Redlands Daily Facts from Redlands, California on June 27, 1963 · Page 16
Get access to this page with a Free Trial

Redlands Daily Facts from Redlands, California · Page 16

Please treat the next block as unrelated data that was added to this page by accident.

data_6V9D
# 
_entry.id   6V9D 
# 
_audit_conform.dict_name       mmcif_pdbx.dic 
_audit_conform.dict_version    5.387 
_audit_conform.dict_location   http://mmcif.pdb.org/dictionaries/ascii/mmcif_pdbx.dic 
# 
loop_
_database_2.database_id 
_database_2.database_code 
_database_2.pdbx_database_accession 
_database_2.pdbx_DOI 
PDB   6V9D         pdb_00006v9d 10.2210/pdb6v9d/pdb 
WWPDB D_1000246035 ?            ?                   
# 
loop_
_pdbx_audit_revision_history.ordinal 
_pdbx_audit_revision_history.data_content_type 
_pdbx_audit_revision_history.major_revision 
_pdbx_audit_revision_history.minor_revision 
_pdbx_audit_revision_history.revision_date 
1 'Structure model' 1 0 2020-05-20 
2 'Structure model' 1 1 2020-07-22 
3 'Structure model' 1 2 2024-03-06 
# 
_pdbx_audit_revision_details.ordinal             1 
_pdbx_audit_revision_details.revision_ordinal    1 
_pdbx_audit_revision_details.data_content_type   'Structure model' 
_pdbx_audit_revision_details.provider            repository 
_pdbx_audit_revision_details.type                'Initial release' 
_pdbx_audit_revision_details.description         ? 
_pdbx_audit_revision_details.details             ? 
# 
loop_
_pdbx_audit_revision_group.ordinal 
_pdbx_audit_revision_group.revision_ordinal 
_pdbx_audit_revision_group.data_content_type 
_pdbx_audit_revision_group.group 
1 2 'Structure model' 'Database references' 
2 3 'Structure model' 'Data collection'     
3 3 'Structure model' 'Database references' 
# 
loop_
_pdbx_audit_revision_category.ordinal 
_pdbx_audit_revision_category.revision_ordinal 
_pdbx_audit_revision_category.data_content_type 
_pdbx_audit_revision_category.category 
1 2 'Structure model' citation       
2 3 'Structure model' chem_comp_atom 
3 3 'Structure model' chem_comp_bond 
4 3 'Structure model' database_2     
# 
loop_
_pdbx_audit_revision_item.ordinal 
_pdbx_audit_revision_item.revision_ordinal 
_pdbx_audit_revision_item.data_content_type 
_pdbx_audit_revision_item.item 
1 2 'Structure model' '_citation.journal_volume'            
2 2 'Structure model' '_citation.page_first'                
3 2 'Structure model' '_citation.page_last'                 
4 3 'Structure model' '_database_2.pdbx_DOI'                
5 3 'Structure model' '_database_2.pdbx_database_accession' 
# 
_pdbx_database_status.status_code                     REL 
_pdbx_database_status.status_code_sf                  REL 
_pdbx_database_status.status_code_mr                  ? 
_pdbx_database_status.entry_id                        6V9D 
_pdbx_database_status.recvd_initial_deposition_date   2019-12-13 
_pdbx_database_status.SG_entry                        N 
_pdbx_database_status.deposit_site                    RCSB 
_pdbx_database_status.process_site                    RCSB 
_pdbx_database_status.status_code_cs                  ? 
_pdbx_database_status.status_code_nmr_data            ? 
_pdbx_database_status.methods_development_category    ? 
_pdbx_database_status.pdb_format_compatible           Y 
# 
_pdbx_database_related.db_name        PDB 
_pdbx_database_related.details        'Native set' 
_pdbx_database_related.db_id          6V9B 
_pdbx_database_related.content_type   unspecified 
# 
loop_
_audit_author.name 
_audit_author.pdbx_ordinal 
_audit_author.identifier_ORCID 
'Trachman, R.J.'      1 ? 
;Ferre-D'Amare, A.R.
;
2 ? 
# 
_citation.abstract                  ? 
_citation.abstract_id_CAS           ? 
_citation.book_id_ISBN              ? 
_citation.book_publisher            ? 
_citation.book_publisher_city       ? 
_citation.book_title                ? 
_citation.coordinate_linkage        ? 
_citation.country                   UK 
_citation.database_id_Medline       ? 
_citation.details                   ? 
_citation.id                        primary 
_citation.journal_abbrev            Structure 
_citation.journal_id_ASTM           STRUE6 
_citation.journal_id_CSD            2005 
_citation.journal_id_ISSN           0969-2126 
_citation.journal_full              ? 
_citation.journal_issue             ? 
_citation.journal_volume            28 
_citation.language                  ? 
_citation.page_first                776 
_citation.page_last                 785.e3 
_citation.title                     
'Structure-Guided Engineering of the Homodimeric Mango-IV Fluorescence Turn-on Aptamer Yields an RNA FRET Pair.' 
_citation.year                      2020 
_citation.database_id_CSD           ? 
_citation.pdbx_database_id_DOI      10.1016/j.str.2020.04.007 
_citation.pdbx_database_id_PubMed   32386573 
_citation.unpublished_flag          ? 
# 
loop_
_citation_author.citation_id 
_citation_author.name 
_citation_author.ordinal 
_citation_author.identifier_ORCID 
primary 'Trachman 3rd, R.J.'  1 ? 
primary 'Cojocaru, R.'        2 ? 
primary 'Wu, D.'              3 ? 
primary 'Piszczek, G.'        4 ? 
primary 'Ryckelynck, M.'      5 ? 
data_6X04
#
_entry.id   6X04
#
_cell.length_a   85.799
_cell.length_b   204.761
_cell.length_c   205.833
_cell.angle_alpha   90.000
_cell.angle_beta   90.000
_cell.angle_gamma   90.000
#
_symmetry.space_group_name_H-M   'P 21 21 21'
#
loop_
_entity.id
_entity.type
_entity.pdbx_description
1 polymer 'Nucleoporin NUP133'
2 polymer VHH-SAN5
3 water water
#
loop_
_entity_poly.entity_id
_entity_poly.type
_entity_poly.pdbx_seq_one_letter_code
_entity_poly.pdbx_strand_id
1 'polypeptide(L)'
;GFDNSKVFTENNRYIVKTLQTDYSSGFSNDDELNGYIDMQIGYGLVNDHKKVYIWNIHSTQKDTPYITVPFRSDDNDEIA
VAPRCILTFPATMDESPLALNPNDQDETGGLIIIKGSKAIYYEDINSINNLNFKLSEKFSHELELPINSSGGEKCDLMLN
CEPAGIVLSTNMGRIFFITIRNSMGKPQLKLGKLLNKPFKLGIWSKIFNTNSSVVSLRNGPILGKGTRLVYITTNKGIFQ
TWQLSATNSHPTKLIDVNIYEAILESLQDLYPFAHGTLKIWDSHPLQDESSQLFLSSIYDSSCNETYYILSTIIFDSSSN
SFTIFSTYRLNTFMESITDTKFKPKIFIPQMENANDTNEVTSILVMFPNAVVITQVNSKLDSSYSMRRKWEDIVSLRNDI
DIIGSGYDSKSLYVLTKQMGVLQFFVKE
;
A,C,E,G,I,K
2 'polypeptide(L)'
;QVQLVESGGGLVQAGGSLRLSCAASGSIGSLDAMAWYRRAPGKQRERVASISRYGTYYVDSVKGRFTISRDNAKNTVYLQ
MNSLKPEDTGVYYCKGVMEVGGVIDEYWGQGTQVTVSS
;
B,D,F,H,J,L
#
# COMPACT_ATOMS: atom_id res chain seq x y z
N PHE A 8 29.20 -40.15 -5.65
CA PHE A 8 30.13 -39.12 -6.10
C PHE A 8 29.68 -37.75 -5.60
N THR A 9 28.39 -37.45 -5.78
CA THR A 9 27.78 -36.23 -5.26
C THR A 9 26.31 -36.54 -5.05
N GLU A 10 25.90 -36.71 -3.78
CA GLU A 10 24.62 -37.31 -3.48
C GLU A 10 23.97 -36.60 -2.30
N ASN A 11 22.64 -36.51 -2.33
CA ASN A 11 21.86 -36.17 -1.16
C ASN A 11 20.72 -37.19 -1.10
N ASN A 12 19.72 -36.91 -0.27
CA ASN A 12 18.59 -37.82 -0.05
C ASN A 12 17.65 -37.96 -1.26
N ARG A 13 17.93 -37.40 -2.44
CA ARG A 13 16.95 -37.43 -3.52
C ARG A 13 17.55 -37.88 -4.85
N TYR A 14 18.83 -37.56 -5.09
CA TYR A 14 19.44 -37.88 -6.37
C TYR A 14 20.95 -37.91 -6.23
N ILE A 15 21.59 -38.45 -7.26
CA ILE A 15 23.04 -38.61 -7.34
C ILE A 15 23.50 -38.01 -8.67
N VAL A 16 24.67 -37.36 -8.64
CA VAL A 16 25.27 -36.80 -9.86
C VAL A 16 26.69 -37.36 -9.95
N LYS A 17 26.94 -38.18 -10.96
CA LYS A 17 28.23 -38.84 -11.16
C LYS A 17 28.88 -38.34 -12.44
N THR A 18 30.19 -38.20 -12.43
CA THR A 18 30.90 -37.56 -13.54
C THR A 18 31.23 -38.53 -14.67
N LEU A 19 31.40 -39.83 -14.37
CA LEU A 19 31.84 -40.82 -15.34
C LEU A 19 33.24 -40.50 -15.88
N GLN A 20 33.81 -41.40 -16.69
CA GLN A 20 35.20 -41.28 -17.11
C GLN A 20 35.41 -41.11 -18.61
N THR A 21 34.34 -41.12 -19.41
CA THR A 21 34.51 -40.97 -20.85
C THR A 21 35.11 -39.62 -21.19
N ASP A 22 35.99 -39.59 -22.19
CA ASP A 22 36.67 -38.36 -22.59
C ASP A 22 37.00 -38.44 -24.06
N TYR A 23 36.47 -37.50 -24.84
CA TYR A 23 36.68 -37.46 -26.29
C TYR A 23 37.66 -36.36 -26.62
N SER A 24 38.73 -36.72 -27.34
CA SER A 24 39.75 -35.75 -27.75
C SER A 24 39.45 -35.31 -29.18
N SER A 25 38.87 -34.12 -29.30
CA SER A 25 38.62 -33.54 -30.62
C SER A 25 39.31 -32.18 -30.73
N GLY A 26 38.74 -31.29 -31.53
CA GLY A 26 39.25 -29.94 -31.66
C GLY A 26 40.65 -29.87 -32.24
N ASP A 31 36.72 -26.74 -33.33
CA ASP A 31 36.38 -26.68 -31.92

Redlands, California
Issue Date:
Thursday, June 27, 1963
Page 16
Start Free Trial